“I don’t know why I keep going to Jenny Tompkins to get my hair done,” Celia Grant said. “She always burns my scalp.” She picked up a large tabby cat and sat it in her lap and began stroking its fur. “Yes, Louise and I were good friends. I think I might have been her only friend even though I’m about ten years younger than she was. She was a lovely woman, so full of life and very interesting. She had traveled a great deal and circulated in a wide social circle before meeting and marrying Tom.” She averted her eyes. “Louise never wanted to live out there, in fact she hated it, but it was better than being confronted every day with having a husband who chased after other women, including me.”

Main Street in Wall was lined with vehicles and the walkway in front of the shops and Wall Drug was packed with pedestrians, most of whom were tourists.

Benjamin Curly sat at his desk in the bank with a donut covered in maple icing on a napkin in front of him. “You have to get one of these donuts at Wall Drug before you leave town. They’re like taking a bite of heaven,” he said with a hearty laugh that caused his bulging stomach to shake. “Let’s see now, you wanted to know about the Forman house. Well, the property is still for sale, for very cheap. Since you’ve already seen it, you should know that the mudflat wasn’t always there. I don’t know what made the Cheyenne change course and begin overflowing its bank at that spot, but according to the property records when the Formans bought the property from the Huffman that land was dry.” He picked up the donut and bit into it and closed his eyes and swallowed. He opened his eyes. “I can tell by the look on your face that you thought Tom built the house with a mudflat in front of it. That would be a crazy thing to do, wouldn’t it?”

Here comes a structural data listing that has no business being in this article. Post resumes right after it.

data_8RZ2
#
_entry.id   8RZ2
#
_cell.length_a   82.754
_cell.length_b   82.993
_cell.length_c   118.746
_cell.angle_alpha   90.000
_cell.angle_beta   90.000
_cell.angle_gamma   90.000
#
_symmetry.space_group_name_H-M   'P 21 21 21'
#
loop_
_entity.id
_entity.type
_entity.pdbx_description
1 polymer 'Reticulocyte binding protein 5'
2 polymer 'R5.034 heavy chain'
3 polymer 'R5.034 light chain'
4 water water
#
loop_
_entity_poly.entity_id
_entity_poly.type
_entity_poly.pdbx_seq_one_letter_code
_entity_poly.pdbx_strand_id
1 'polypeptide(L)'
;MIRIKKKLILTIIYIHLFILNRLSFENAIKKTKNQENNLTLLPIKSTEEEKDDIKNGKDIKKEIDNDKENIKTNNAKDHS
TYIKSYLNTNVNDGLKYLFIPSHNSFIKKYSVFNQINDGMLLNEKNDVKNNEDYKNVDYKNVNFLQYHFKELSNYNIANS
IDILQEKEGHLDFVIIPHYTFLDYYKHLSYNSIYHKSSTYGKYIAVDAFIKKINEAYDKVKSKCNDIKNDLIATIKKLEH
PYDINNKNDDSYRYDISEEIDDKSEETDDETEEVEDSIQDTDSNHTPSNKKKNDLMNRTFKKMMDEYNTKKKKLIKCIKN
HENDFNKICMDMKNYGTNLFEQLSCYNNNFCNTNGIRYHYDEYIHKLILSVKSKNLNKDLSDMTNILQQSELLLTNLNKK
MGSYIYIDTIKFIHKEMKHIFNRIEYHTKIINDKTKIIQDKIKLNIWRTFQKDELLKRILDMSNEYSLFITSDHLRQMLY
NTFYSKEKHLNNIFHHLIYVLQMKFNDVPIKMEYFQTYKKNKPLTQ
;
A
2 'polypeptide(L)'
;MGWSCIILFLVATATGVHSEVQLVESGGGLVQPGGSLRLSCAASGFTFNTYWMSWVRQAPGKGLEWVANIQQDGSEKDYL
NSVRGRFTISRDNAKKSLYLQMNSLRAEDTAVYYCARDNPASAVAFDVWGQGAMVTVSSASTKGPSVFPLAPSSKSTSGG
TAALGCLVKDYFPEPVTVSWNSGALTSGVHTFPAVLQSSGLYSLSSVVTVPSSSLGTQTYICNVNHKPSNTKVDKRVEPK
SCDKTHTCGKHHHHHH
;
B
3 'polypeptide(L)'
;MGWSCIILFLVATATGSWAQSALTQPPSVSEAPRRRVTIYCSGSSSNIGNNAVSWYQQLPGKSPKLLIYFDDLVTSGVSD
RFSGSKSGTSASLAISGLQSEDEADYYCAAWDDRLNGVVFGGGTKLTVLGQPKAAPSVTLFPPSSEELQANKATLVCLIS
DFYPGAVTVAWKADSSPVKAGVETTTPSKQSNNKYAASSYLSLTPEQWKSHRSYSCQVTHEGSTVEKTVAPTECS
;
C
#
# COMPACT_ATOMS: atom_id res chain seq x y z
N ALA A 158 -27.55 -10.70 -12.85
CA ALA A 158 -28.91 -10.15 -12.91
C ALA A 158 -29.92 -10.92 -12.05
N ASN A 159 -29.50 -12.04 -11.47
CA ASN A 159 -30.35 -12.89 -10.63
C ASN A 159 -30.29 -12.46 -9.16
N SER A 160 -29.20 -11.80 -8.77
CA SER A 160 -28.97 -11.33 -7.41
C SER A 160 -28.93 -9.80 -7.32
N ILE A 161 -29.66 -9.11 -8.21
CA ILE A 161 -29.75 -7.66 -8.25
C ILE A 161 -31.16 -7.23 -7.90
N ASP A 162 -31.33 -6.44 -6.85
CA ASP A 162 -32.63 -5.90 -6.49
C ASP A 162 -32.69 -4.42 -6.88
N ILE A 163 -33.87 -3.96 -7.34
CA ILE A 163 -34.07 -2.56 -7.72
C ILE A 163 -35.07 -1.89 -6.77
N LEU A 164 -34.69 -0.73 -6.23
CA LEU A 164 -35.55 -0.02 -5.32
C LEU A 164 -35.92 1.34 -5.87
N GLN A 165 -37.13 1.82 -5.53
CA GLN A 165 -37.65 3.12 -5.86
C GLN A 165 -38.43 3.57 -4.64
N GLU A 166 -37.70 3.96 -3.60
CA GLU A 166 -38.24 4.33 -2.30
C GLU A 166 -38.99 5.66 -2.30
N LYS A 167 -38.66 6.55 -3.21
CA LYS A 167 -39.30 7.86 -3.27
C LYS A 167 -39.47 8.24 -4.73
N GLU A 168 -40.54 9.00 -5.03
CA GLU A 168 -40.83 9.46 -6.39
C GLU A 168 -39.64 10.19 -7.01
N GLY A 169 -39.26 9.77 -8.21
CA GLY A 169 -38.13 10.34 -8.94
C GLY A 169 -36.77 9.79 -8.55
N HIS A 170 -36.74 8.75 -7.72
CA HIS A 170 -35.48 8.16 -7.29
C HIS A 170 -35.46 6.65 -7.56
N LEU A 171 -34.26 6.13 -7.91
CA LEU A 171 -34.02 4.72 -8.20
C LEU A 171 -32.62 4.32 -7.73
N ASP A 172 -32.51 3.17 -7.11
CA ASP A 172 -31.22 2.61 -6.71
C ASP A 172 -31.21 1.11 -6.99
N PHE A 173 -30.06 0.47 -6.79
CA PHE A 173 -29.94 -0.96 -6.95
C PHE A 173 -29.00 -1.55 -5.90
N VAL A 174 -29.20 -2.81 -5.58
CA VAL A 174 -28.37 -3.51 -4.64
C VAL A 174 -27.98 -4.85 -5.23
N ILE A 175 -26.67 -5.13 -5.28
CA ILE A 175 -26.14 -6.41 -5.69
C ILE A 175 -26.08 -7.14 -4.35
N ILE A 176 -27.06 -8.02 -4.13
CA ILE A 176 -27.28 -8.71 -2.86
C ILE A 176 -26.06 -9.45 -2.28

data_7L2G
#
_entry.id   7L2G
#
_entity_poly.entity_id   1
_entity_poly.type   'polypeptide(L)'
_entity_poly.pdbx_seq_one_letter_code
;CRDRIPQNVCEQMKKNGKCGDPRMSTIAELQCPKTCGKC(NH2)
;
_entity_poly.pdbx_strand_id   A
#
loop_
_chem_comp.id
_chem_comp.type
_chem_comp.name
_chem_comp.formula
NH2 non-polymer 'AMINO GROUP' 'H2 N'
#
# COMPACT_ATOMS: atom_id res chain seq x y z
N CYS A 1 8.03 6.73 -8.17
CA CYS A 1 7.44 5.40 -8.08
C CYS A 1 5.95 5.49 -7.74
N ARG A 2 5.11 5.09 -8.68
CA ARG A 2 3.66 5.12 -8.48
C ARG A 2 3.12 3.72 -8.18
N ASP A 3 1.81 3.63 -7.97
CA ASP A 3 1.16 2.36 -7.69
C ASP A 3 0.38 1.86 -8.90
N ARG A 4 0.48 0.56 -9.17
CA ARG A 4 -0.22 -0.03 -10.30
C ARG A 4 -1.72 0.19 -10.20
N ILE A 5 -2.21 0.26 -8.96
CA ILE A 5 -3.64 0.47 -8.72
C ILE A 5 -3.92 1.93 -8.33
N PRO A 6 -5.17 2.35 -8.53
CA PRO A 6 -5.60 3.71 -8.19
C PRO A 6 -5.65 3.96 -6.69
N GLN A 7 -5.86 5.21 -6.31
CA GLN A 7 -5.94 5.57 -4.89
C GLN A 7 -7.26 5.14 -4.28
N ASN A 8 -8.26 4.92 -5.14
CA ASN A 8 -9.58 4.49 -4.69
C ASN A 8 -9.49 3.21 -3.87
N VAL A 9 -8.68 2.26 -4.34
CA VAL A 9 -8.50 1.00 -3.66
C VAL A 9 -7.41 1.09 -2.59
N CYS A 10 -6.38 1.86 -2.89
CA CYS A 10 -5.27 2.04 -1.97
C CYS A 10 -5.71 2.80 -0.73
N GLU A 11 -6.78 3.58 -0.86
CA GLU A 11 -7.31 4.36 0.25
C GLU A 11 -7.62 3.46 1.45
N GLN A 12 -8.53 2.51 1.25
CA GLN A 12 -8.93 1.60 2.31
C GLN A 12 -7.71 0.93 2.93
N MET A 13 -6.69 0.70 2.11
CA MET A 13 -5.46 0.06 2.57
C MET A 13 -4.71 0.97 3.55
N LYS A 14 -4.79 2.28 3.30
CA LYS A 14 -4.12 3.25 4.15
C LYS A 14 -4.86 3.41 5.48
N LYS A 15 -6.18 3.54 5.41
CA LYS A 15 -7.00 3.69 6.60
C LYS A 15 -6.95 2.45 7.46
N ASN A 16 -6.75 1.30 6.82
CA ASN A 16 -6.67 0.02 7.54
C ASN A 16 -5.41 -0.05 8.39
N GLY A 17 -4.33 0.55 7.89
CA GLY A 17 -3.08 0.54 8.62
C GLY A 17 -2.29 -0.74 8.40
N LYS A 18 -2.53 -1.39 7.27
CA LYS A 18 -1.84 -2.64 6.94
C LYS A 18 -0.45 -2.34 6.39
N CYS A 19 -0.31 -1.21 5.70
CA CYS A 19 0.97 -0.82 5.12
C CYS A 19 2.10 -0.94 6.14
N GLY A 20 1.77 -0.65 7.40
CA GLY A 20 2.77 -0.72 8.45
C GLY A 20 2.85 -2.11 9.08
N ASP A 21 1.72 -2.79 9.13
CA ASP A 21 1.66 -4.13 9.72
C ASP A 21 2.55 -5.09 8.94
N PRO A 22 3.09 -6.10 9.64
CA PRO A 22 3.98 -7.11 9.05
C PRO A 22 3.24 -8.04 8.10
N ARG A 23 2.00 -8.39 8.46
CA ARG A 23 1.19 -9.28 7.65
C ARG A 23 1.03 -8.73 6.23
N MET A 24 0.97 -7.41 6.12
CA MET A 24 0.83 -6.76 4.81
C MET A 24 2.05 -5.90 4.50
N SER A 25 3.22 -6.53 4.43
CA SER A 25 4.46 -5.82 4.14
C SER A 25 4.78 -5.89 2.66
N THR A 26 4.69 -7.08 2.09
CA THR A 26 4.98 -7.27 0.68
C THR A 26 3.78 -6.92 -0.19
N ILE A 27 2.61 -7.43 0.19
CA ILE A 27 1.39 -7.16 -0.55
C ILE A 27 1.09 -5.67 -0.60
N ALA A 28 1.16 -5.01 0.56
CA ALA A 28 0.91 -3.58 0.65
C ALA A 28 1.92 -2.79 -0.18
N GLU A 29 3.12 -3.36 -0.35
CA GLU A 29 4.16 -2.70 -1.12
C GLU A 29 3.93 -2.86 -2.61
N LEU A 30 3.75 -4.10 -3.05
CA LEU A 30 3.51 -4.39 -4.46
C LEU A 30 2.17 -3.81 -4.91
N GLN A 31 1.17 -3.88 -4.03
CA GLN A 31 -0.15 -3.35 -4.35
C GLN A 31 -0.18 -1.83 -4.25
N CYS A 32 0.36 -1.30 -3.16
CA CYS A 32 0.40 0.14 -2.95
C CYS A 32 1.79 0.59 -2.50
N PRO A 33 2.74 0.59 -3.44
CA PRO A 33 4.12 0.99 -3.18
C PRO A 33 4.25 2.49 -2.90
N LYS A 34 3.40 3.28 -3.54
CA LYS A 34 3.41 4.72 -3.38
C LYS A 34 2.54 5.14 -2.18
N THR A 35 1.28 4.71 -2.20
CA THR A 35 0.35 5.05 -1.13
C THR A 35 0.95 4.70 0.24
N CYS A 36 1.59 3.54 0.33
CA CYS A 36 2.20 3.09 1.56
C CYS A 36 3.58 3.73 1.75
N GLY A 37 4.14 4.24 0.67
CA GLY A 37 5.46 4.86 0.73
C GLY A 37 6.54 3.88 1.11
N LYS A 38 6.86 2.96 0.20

He took another bite of the donut. “Yes, Mary Forman lives in Sioux Falls, but I’m not sure she’ll talk to you.”

At the nursing home, Dan Huffman said, “My poor Doris never did take to living in Wasta. It wasn’t anyone in Wasta’s fault, they’re fine folks, but Doris liked being apart from people.” He took a sip of water through a straw in a glass of ice water handed to him by the aide. “Strange thing about the river changing course like that so soon after the Formans built that big house. Given what happened, it kind of makes you believe in fate, doesn’t it?”

With the windows down, the aromas of prairie grass and dry earth filled the car all the way to the outskirts of Sioux Falls. Mary Forman stood on the top step of the stairs leading to her porch with her arms crossed and a dour expression on her face. She looked older than she should have for her age, and although still pretty, her eyes seemed dark and lifeless; like a light inside her had gone out.

“I was in a boarding school in New York or at college in London most of the time my parents had the house in Wasta,” she said, “so I really don’t remember much about the town. I haven’t been there since the accident.” She flicked away an insect from in front of her face with her right hand. “Jenny Tompkins? Sorry, I don’t remember her.” Looking out at the broad expanse of the flower gardens in front of her house as if she has seen something in the distance, she said, “That house was a very unhappy place. My father was a difficult man and had numerous affairs, but the one with my mother’s best friend, Celia Grant, nearly killed her.”

Jake Meggers said, “I thought the mudflat had been there when the house was built, but I guess I was wrong. Time plays tricks on a person’s memory.” He paused, then said, “I guess researching a story about Wasta and the Forman house has been pretty easy for you. Wasta isn’t a very complicated place.” Pointing at a spot in the mud near a tree that had broken in half, he said, “That’s where they found the overturned car the Formans were in. Imagine dying by suffocation from mud and right in front of your own house.”